DNA analysis was developed in the 1980s and has become an important tool in criminal prosecution. Until 2000, DNA analysis in Switzerland was only used in direct comparison, i.e. DNA traces secured at a crime scene would be compared with a sample taken from a suspect. In July 2000, a central DNA profile database known as CODIS (Combined DNA Index System) was established and tested until 31 December 2004. The DNA Profiles Act and the corresponding implementing regulation became operative on 1 January 2005, whereupon CODIS was put into routine operation.
CODIS stores DNA profiles of offenders, suspects and crime scene traces. Automated comparison of DNA profiles allows the authorities to identify, in particular, crimes committed by serial and second offenders as well as organised criminal groups.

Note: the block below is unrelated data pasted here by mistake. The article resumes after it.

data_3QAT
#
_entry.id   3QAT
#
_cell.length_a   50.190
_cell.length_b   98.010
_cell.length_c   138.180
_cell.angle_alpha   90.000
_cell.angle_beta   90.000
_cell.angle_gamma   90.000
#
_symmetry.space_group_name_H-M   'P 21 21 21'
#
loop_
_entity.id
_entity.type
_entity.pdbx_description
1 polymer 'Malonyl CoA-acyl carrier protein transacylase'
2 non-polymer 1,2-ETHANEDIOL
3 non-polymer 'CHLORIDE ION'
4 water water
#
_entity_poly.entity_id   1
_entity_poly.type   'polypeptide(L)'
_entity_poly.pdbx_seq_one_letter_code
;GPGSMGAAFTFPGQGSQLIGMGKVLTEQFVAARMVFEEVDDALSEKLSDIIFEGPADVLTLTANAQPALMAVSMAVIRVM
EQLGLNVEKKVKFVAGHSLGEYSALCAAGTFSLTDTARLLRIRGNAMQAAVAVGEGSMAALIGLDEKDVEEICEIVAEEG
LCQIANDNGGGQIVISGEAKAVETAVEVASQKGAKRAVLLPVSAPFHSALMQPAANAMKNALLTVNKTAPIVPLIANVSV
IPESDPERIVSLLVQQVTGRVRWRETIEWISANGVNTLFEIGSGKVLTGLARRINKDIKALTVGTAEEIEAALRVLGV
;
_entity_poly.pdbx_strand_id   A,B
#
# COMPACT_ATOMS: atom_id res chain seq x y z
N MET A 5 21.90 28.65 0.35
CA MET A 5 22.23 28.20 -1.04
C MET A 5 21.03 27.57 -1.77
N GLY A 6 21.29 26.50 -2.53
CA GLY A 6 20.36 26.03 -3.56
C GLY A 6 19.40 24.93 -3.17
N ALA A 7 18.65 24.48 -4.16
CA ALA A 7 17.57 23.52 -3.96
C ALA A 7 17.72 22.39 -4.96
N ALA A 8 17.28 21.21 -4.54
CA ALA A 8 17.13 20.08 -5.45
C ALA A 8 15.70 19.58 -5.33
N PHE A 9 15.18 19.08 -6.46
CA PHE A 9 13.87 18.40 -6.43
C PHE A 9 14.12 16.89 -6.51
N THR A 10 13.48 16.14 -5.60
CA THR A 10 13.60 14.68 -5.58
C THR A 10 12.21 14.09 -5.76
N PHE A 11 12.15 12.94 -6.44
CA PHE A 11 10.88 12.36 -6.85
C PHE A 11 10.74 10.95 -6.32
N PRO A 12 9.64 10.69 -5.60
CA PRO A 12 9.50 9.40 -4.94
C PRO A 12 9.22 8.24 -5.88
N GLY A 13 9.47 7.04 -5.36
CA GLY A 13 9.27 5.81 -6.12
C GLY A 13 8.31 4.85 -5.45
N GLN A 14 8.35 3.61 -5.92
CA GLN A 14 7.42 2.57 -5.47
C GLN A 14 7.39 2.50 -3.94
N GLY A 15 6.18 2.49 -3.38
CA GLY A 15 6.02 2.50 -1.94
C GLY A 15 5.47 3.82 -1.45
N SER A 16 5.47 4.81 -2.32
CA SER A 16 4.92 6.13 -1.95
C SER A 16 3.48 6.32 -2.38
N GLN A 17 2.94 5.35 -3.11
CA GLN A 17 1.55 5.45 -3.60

DNA analysis and identification has accelerated case solving, enabling several cases to be solved each day by providing either incriminating or exculpatory evidence. CODIS is also useful in identifying unknown or missing persons.
Broadcast by swissinfo, 9 December 2009:
DNA analysis was developed in the 1980s and has become an important tool in criminal prosecutions. The Swiss police can request DNA samples even from people suspected of minor offences, and civil rights campaigners argue that their powers are too wide. Protestors took to the streets recently to argue the point. (Julie Hunt, swissinfo.ch/SF 9.12.2009)
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